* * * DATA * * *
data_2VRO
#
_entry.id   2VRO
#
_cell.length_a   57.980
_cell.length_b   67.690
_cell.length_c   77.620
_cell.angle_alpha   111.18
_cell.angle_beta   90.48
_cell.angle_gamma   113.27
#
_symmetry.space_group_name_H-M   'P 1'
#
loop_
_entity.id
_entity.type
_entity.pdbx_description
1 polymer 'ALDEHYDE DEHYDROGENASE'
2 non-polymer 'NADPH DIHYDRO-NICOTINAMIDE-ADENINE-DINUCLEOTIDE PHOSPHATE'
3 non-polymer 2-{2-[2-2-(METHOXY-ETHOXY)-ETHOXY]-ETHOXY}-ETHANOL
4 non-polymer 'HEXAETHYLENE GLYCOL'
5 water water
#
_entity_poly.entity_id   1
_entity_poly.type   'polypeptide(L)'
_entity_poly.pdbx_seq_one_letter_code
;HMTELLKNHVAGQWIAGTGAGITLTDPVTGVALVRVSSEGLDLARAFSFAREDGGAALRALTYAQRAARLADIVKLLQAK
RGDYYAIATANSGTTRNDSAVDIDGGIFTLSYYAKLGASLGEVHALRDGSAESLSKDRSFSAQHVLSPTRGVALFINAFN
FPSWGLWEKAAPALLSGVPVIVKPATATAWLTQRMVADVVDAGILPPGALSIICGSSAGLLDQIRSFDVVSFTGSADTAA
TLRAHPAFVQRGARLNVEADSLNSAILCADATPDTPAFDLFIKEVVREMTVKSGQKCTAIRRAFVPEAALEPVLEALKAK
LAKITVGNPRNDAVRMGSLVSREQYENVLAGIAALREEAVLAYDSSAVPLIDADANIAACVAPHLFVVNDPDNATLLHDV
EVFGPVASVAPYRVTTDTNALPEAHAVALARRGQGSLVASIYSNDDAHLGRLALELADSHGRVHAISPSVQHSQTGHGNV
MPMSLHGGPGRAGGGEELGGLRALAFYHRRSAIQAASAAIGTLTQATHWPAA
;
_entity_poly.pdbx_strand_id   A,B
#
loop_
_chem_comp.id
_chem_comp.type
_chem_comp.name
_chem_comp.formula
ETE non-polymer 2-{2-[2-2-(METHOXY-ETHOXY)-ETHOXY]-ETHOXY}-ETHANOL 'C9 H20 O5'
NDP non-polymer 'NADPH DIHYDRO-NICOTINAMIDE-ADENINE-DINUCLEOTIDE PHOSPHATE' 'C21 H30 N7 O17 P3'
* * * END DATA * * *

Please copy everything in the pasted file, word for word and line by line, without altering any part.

data_2VRO
#
_entry.id   2VRO
#
_cell.length_a   57.980
_cell.length_b   67.690
_cell.length_c   77.620
_cell.angle_alpha   111.18
_cell.angle_beta   90.48
_cell.angle_gamma   113.27
#
_symmetry.space_group_name_H-M   'P 1'
#
loop_
_entity.id
_entity.type
_entity.pdbx_description
1 polymer 'ALDEHYDE DEHYDROGENASE'
2 non-polymer 'NADPH DIHYDRO-NICOTINAMIDE-ADENINE-DINUCLEOTIDE PHOSPHATE'
3 non-polymer 2-{2-[2-2-(METHOXY-ETHOXY)-ETHOXY]-ETHOXY}-ETHANOL
4 non-polymer 'HEXAETHYLENE GLYCOL'
5 water water
#
_entity_poly.entity_id   1
_entity_poly.type   'polypeptide(L)'
_entity_poly.pdbx_seq_one_letter_code
;HMTELLKNHVAGQWIAGTGAGITLTDPVTGVALVRVSSEGLDLARAFSFAREDGGAALRALTYAQRAARLADIVKLLQAK
RGDYYAIATANSGTTRNDSAVDIDGGIFTLSYYAKLGASLGEVHALRDGSAESLSKDRSFSAQHVLSPTRGVALFINAFN
FPSWGLWEKAAPALLSGVPVIVKPATATAWLTQRMVADVVDAGILPPGALSIICGSSAGLLDQIRSFDVVSFTGSADTAA
TLRAHPAFVQRGARLNVEADSLNSAILCADATPDTPAFDLFIKEVVREMTVKSGQKCTAIRRAFVPEAALEPVLEALKAK
LAKITVGNPRNDAVRMGSLVSREQYENVLAGIAALREEAVLAYDSSAVPLIDADANIAACVAPHLFVVNDPDNATLLHDV
EVFGPVASVAPYRVTTDTNALPEAHAVALARRGQGSLVASIYSNDDAHLGRLALELADSHGRVHAISPSVQHSQTGHGNV
MPMSLHGGPGRAGGGEELGGLRALAFYHRRSAIQAASAAIGTLTQATHWPAA
;
_entity_poly.pdbx_strand_id   A,B
#
loop_
_chem_comp.id
_chem_comp.type
_chem_comp.name
_chem_comp.formula
ETE non-polymer 2-{2-[2-2-(METHOXY-ETHOXY)-ETHOXY]-ETHOXY}-ETHANOL 'C9 H20 O5'
NDP non-polymer 'NADPH DIHYDRO-NICOTINAMIDE-ADENINE-DINUCLEOTIDE PHOSPHATE' 'C21 H30 N7 O17 P3'